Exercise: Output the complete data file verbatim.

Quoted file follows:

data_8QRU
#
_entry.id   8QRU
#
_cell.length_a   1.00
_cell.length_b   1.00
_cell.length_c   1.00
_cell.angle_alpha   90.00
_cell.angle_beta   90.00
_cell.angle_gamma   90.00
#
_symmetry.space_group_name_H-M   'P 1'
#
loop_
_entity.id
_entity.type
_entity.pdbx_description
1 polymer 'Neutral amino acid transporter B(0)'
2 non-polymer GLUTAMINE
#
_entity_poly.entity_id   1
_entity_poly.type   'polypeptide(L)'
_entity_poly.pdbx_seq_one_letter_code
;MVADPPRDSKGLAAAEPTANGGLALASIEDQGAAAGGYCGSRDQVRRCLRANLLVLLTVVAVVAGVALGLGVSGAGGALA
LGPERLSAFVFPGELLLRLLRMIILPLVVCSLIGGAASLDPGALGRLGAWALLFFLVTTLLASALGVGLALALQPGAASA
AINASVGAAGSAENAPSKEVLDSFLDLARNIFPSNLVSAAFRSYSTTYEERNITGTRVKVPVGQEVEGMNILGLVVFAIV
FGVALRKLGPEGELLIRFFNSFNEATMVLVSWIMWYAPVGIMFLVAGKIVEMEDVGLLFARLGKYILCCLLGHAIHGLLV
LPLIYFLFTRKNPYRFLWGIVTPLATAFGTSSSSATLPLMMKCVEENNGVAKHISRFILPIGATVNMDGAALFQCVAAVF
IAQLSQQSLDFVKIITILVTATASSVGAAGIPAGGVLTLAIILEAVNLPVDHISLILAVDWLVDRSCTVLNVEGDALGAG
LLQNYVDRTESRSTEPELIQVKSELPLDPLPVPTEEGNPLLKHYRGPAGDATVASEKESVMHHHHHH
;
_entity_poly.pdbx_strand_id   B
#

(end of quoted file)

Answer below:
data_8QRU
#
_entry.id   8QRU
#
_cell.length_a   1.00
_cell.length_b   1.00
_cell.length_c   1.00
_cell.angle_alpha   90.00
_cell.angle_beta   90.00
_cell.angle_gamma   90.00
#
_symmetry.space_group_name_H-M   'P 1'
#
loop_
_entity.id
_entity.type
_entity.pdbx_description
1 polymer 'Neutral amino acid transporter B(0)'
2 non-polymer GLUTAMINE
#
_entity_poly.entity_id   1
_entity_poly.type   'polypeptide(L)'
_entity_poly.pdbx_seq_one_letter_code
;MVADPPRDSKGLAAAEPTANGGLALASIEDQGAAAGGYCGSRDQVRRCLRANLLVLLTVVAVVAGVALGLGVSGAGGALA
LGPERLSAFVFPGELLLRLLRMIILPLVVCSLIGGAASLDPGALGRLGAWALLFFLVTTLLASALGVGLALALQPGAASA
AINASVGAAGSAENAPSKEVLDSFLDLARNIFPSNLVSAAFRSYSTTYEERNITGTRVKVPVGQEVEGMNILGLVVFAIV
FGVALRKLGPEGELLIRFFNSFNEATMVLVSWIMWYAPVGIMFLVAGKIVEMEDVGLLFARLGKYILCCLLGHAIHGLLV
LPLIYFLFTRKNPYRFLWGIVTPLATAFGTSSSSATLPLMMKCVEENNGVAKHISRFILPIGATVNMDGAALFQCVAAVF
IAQLSQQSLDFVKIITILVTATASSVGAAGIPAGGVLTLAIILEAVNLPVDHISLILAVDWLVDRSCTVLNVEGDALGAG
LLQNYVDRTESRSTEPELIQVKSELPLDPLPVPTEEGNPLLKHYRGPAGDATVASEKESVMHHHHHH
;
_entity_poly.pdbx_strand_id   B
#